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Steve Savage Publishers Ltd
CoverGaelic Verbs

Systemised and Simplified

Colin Mark
sample extract...

The Assertive Verb in Use

Although simple in form, having only two tenses (see Ch. 2, p214), the assertive verb is one of the most difficult for the learner to master. Its mastery, however, is essential to a proper understanding and use of the language, as it is employed in a large number of idiomatic constructions, at every level of communication from everyday speech to the language of literature.

Essentially, the assertive verb, as its name suggests, is used instead of tha, bha, etc. when a strong assertion is being made, i.e. when there is not, or cannot be, any doubt in the speaker' mind, or simply to emphasise a particular word or phrase.

It follows from this that certain expressions are of such a definite or assertive character that they must be translated using this verb rather than tha, etc. These will be pointed out as they occur.

A. Emphasising a Following Word or Construction

1. When a personal pronoun subject is being emphasised, the personal pronoun is placed immediately after is or bu, with the rest of the sentence following in a relative clause. Note that in these examples is means 'it is' and bu means 'it was'.

a)Tha e làidir fallain, agus is e a dh'fheumadh, oir tha mòran aige ri dhèanamh.
He is strong and healthy, and he would need to be, for he has much to do.
b)Gu dearbh, is mi a ghabh an fhadachd a' feitheamh ris.
Indeed, I became impatient waiting for it / for him.
c)Fhuair thu a' chiad duais, is tu a fhuair, ach ...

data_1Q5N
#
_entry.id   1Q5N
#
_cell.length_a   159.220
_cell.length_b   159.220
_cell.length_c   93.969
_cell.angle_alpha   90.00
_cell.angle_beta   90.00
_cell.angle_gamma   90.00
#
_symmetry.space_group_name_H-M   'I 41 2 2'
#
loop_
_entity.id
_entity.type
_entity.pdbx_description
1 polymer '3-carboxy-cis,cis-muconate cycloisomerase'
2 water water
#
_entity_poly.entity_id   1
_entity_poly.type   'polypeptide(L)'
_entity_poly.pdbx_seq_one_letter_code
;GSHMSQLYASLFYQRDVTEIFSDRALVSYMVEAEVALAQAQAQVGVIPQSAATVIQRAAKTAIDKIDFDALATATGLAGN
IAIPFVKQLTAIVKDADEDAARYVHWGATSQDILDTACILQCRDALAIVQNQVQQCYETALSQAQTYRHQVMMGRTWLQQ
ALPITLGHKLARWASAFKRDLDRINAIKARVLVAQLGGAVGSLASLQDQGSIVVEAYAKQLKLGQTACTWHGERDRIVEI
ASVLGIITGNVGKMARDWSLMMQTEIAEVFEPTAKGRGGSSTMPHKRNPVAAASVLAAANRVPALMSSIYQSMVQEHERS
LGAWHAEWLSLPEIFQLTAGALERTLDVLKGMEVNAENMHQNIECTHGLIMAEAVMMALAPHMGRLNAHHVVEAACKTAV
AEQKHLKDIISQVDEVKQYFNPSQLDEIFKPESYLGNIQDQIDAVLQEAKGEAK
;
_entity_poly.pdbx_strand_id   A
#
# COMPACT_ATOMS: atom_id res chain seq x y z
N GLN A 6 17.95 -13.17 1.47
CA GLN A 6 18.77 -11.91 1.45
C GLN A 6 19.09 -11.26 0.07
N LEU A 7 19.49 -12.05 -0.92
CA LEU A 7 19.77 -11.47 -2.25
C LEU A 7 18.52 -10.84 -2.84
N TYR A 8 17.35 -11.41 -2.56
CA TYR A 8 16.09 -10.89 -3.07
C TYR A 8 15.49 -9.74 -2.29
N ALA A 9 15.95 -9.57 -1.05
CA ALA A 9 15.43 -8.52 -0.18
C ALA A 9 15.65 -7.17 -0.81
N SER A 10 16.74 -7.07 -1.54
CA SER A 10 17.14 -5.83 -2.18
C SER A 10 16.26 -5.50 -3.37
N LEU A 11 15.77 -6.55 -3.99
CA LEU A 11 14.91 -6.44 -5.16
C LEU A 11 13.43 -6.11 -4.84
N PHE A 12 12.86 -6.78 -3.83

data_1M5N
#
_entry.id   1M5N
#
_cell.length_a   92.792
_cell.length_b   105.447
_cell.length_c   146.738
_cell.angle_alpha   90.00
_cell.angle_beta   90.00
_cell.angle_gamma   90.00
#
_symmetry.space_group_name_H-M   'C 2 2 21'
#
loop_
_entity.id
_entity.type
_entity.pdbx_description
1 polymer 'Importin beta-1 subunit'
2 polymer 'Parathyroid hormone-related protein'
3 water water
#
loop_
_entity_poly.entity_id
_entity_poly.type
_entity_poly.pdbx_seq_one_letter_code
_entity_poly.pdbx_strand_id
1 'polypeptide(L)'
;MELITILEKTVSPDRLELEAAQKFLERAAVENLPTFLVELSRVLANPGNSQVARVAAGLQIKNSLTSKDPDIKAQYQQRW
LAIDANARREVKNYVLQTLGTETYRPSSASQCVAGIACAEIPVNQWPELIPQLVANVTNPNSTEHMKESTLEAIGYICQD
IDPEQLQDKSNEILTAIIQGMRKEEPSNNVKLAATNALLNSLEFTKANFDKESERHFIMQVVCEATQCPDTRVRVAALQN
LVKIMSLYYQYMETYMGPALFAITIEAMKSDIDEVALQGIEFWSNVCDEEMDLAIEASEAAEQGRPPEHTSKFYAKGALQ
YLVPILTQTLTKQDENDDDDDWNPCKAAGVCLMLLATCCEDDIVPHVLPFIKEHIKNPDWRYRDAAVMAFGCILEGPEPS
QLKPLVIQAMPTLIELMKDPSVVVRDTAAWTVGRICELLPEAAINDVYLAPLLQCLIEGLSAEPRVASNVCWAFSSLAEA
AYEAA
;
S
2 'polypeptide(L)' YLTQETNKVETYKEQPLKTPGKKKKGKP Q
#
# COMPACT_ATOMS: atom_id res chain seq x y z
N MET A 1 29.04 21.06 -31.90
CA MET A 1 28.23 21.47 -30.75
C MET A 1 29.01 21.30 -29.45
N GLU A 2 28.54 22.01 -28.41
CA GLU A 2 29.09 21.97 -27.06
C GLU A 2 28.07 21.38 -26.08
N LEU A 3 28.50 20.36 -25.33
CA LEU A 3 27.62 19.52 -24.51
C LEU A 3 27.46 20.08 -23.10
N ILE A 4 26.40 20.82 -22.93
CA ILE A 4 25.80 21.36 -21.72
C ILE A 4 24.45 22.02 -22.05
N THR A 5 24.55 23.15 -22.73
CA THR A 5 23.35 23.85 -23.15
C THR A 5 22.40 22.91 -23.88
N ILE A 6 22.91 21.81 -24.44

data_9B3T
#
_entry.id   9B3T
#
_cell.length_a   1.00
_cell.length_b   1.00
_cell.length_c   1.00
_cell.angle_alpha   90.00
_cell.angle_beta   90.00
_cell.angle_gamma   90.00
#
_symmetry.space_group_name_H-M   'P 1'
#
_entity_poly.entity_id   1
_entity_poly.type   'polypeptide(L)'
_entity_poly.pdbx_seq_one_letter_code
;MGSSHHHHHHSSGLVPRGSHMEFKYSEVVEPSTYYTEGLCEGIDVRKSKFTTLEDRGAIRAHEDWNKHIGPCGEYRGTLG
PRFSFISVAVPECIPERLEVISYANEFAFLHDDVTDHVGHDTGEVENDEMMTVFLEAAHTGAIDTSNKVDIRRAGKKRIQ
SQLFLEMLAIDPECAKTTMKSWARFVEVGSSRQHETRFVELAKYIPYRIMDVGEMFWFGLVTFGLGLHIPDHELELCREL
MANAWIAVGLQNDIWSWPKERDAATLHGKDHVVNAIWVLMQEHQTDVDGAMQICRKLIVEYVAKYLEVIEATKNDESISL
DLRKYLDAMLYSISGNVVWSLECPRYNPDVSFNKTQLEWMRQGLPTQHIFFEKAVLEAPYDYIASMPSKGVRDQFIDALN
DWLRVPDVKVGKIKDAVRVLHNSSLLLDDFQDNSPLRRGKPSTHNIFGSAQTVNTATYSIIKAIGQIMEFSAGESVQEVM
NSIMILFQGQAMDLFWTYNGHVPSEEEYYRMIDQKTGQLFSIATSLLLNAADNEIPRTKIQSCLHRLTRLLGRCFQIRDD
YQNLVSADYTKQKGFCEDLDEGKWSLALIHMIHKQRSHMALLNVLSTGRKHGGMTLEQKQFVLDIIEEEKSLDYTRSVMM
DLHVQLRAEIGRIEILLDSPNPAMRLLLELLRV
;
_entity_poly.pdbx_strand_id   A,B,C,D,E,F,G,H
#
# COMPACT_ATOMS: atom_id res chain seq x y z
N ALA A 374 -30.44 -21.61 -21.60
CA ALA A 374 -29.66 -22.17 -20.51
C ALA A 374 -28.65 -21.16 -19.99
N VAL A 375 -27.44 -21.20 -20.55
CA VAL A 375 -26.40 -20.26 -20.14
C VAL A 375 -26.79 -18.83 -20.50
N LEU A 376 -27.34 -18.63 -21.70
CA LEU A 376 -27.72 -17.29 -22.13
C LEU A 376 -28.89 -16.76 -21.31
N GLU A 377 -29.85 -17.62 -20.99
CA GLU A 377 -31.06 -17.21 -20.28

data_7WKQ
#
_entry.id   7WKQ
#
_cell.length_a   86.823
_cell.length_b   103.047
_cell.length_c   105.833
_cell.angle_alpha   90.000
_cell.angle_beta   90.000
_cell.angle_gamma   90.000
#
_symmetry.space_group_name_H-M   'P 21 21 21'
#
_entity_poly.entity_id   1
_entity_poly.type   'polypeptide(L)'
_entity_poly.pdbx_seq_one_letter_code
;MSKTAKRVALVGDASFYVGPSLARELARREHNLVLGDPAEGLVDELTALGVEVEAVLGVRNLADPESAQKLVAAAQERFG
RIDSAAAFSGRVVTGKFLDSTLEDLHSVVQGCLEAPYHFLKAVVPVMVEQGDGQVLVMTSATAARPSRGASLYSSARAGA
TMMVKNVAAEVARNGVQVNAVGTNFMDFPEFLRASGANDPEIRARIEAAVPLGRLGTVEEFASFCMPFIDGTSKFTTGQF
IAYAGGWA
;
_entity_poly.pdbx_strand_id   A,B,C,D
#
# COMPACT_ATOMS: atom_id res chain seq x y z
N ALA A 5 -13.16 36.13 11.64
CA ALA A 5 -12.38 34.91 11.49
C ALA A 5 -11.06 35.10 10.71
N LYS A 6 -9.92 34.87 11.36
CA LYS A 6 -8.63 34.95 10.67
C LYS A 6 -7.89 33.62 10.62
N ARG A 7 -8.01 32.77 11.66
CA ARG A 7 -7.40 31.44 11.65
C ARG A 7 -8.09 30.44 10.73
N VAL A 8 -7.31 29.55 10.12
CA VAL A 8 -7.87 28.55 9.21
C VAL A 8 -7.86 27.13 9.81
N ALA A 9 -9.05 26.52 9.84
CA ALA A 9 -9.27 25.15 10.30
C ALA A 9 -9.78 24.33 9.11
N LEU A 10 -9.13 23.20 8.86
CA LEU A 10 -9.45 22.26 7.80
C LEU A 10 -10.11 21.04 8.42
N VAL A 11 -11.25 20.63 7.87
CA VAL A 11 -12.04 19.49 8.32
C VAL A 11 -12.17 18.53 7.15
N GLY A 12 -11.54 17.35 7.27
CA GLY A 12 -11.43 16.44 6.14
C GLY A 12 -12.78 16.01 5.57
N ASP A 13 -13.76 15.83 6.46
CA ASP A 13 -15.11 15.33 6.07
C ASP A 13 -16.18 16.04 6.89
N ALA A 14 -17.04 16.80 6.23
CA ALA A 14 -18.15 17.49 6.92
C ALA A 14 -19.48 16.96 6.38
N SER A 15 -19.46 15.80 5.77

You got the first prize, you certainly did, but ...
d)Na biodh eagal ort nach dèan thu a' chùis orra -- is tu a nì!
Don't be afraid that you won't beat them -- you will!
e)'Nach mi (a) tha gòrach!' arsa Seòras ris fhèin.
'Amn't I foolish!' George said to himself.
f)'Nach tu (a) tha coimhead spaideil!' thuirt i ris.
'Don't you look smart!' she said to him.
g)Is i a b' annsa leam de theaghlach mo sheanar.
She was my favourite of my grandfather's family.
h)'Nach mise a tha taingeil airson sin!' ars esan.
'Amn't I thankful for that!' he said.
i)Nach mi a dh'aithnich gur i a' bhreug a dh'innis i!
I could tell that she had told a lie!
j)Dh'iarr mi orra eubhach, 's nach iad a dh'eubh!
I asked them to shout, and didn't they shout!
k)Nach i (a) tha bruicheil!*
Isn't it sultry!
But note also:
a)Is e a thug air sin a dhèanamh gun robh an cianalas air.
What made him to do that was that he was homesick.
b)Is e a bha a' cur tàmailt orra nach robh aodach spaideil aca.
What was shaming them was that they didn't have smart clothes.

Notes:

i) The emphatic particles se, ne etc, as in example h), are frequently used in this type of sentence (see Appendix C).

ii) The following type of sentence, where the personal pronoun is linked to an adjective, is most likely to be found in poetry, song or literature:

Is mi a tha duilich.

I am sorry. (lit. it is I who am sorry)

Is ise a bha bòidheach.

She was beautiful.

*In some areas, i is used for the weather, while in others it is e.